New York Times Article Shows Prenatal Disability Testing to be Abhorrently Inaccurate

The New York Times (NYT) published an article earlier this year which highlighted the shockingly inaccurate nature of many prenatal tests that seek to determine whether or not a child will be born with a disability. In the studies cited, the majority of these tests would be shown to be far more erroneous than they were accurate. This can quickly create a life-threatening situation where mothers are sometimes encouraged to choose elective abortions based on the results of their tests – the likes of which one mother felt as mentioned in this article.

Some of these tests were checking for abnormalities as common as DiGeorge syndrome (1 in 4,000 births), or a 1p36 deletion, which is a genetic mutation (1 in 5,000 births). Despite how common these abnormalities are, the tests had an abysmal accuracy of only 19% and 16% respectively. This is not even considering that the other three tests investigated by NYT had accuracies as disappointingly low as 7%. In other words, these tests give a false positive to women more than 9 out of 10 times. 

Disappointingly, according to unnamed “experts”, there exists “no single threshold for how often a test needs to get positive results right to be worth offering” and the true intentions of these tests seem to be “little more than bolstering testing companies’ bottom lines.”

The article does touch on the stories of some expectant mothers who were extremely distressed to hear about these false diagnoses, some of whom considered seeking an elective abortion because of the test results. What is not mentioned, however, is that the devastation of committing an abortion is far worse than the distress of a diagnosis – which is definitely difficult to hear.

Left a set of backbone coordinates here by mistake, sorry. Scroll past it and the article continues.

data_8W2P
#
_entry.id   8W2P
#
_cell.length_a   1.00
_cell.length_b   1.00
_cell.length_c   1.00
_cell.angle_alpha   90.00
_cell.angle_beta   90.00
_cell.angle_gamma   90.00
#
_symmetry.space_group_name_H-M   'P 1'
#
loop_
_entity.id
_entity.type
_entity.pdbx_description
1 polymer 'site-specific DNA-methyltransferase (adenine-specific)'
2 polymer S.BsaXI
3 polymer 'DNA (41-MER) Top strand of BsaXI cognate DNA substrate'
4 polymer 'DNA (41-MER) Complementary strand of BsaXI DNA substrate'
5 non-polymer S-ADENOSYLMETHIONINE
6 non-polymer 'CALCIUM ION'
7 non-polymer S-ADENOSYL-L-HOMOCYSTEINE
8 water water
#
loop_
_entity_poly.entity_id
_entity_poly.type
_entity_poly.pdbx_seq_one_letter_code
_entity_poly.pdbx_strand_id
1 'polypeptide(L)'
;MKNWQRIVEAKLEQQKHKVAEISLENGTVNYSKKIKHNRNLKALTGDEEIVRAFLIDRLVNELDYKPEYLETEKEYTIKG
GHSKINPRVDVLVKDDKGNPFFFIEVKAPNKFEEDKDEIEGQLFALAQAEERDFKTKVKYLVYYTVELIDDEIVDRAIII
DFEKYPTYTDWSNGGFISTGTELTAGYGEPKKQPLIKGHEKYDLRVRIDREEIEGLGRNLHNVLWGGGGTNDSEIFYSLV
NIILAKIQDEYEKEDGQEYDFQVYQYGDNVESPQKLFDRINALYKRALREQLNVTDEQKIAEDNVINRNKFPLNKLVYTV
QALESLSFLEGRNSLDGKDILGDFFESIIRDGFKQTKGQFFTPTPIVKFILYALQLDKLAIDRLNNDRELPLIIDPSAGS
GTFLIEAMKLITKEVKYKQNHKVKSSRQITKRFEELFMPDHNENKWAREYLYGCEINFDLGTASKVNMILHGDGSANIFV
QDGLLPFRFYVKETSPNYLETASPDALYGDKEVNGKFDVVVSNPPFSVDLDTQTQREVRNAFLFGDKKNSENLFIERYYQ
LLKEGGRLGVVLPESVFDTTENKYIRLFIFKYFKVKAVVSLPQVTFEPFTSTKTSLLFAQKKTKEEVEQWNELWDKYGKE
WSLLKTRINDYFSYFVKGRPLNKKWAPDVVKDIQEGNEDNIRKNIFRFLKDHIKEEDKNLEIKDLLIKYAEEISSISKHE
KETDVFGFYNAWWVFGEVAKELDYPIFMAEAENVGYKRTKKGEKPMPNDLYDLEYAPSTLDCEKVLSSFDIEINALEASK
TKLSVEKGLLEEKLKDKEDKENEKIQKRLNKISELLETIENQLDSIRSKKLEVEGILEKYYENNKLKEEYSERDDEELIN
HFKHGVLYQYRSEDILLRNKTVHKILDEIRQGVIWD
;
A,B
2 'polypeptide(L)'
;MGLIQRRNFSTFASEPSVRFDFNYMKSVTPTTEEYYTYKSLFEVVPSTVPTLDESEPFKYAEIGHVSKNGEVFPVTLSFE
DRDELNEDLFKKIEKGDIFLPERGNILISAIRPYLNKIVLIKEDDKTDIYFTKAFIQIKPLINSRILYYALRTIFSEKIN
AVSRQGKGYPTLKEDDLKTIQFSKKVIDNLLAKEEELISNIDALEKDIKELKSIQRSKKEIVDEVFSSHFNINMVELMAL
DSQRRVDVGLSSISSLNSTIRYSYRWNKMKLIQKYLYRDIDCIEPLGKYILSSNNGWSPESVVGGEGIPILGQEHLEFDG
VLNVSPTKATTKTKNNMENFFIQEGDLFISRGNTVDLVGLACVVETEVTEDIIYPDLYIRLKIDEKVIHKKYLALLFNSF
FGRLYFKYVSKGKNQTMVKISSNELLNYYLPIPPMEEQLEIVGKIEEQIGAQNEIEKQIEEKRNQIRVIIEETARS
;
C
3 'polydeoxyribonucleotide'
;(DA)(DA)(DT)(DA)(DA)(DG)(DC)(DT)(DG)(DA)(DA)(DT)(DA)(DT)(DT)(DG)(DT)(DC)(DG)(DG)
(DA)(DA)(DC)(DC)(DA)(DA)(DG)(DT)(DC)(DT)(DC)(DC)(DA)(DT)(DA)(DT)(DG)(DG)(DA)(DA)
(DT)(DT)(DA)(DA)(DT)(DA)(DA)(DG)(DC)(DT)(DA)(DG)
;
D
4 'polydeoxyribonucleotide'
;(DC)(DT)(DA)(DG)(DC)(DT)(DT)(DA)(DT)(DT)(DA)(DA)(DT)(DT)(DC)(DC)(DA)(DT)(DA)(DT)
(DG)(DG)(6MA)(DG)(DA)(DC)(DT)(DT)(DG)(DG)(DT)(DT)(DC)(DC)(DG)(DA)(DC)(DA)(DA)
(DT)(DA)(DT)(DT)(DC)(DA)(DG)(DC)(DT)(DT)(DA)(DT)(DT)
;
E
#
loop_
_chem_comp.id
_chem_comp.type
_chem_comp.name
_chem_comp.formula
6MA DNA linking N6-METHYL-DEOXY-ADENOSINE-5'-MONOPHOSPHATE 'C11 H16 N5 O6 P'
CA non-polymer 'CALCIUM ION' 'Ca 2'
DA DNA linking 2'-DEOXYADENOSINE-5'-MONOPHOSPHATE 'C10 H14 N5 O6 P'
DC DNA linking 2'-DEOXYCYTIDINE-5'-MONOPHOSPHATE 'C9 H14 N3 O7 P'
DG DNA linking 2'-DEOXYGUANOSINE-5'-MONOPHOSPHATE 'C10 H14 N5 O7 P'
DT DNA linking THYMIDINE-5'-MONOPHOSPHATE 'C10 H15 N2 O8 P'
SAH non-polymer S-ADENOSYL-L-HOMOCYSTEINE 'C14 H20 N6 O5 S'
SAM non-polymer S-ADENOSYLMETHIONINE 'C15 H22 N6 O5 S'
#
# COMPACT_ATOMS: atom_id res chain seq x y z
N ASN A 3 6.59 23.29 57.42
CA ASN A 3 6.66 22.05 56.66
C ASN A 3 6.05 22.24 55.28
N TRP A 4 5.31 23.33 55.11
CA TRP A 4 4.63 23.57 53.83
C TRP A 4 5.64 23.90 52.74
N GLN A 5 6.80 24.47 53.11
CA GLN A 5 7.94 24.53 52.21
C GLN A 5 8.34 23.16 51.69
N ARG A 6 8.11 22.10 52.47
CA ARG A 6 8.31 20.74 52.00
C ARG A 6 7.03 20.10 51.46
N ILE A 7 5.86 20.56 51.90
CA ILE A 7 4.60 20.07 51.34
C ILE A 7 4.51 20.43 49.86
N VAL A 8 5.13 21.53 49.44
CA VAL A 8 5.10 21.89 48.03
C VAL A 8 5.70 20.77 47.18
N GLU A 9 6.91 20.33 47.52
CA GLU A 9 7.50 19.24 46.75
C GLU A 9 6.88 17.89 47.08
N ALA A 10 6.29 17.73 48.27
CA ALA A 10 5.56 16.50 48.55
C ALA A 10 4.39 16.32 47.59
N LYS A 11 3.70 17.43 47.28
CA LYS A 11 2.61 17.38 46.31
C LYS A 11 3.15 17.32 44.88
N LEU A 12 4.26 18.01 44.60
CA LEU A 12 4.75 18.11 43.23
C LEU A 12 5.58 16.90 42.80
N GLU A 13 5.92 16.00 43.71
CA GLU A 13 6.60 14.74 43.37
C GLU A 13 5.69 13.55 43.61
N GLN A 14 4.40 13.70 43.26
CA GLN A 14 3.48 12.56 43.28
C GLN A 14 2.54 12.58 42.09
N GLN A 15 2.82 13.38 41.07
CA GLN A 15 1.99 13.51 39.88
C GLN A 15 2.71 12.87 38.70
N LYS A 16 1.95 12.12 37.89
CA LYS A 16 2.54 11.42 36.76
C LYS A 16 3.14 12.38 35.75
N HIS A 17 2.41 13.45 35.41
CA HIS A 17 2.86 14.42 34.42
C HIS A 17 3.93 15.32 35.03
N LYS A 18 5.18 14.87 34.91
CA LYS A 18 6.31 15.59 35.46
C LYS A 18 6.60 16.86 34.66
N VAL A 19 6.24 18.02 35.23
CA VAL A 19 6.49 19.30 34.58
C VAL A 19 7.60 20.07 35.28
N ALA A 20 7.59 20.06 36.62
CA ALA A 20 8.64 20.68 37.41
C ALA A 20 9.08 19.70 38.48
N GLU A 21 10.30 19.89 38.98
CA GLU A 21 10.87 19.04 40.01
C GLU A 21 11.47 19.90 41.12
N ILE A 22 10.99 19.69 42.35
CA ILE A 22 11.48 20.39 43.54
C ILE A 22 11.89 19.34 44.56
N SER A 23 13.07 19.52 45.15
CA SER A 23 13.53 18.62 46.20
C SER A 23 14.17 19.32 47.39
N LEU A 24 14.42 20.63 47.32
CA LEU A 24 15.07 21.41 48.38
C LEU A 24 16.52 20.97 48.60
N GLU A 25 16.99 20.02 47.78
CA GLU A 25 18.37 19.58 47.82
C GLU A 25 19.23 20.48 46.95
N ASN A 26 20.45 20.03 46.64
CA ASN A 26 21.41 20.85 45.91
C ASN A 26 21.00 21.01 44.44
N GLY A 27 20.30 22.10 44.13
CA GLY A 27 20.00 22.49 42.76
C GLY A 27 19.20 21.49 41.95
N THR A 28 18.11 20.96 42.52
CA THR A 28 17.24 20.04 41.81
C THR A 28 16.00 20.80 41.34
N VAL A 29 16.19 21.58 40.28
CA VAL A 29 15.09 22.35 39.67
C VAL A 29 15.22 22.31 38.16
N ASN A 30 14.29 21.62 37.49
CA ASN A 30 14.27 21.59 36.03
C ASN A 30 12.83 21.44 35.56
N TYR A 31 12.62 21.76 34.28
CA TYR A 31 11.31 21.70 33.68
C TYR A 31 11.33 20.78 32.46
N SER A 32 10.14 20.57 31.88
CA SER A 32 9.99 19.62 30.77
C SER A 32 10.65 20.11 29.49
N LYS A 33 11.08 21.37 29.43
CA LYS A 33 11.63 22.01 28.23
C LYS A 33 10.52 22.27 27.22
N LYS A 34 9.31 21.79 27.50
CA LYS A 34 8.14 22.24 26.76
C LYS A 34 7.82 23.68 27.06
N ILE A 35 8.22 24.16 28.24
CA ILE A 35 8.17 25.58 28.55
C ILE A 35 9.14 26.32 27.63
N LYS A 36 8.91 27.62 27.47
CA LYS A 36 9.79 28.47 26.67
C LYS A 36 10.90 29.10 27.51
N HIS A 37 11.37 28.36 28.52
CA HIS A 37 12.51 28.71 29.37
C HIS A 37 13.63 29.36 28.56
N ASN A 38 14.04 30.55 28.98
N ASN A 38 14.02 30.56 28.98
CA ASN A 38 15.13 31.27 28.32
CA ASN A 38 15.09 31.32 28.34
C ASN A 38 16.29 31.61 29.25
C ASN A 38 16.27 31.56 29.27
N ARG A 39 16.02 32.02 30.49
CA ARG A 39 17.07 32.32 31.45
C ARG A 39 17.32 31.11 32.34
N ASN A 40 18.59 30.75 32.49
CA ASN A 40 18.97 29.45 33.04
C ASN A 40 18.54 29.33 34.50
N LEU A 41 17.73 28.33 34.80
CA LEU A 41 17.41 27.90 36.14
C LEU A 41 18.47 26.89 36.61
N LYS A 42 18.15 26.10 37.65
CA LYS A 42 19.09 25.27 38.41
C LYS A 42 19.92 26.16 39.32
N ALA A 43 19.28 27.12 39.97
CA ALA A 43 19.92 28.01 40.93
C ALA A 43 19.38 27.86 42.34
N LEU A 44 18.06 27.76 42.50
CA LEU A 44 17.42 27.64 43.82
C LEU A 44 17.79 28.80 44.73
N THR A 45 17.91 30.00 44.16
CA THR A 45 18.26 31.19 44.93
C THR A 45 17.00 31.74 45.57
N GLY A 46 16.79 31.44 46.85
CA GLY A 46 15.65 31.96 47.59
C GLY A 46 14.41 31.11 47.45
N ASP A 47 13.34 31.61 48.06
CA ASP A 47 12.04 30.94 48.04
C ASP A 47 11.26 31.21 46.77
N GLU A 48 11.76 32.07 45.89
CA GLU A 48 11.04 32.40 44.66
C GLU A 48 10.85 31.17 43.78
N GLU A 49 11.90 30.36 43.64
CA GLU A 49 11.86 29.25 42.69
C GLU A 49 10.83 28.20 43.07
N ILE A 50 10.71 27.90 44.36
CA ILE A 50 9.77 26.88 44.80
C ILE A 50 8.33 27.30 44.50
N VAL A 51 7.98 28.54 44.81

The difference lies in choosing Life, or choosing death. Few can imagine the immense regret and sadness that a mother might feel, a mother who had an abortion out of fear after a false positive test result only to find out the truth shortly after through the results of follow-up testing.

What these testing and pharmaceutical companies don’t acknowledge is the emotional pain their egregiously inaccurate tests bring to so many women. When facing such a test result many would be understandably distressed, and in this arduous situation anti-Life organizations like Planned Parenthood seek to take advantage of women and pressure them into undergoing elective abortions. 

The lives of these children—no matter what any test results say—are inherently valuable and worth protecting. If we already hold discrimination on the basis of disability to be illegal and immoral among those of us who are born, why should we allow this among unborn children regardless of the accuracy of these test results? This article serves to illustrate a fantastic point: there are too many variables and uncertainties for us to allow mankind to play god and hold power over Life and death. The consequences of committing an abortion will always be greater than the difficulty of a diagnosis. 

Even if these testing methods were perfectly accurate, our responsibility to embrace these vulnerable lives and walk with them in the best way possible, even if they have a life-limiting condition or disability does not change. Life is always the better choice. Choosing Life means trusting in God rather than in flimsy, untrustworthy, and unnecessary testing that continually lines the pockets of the greedy at the expense of so many women.

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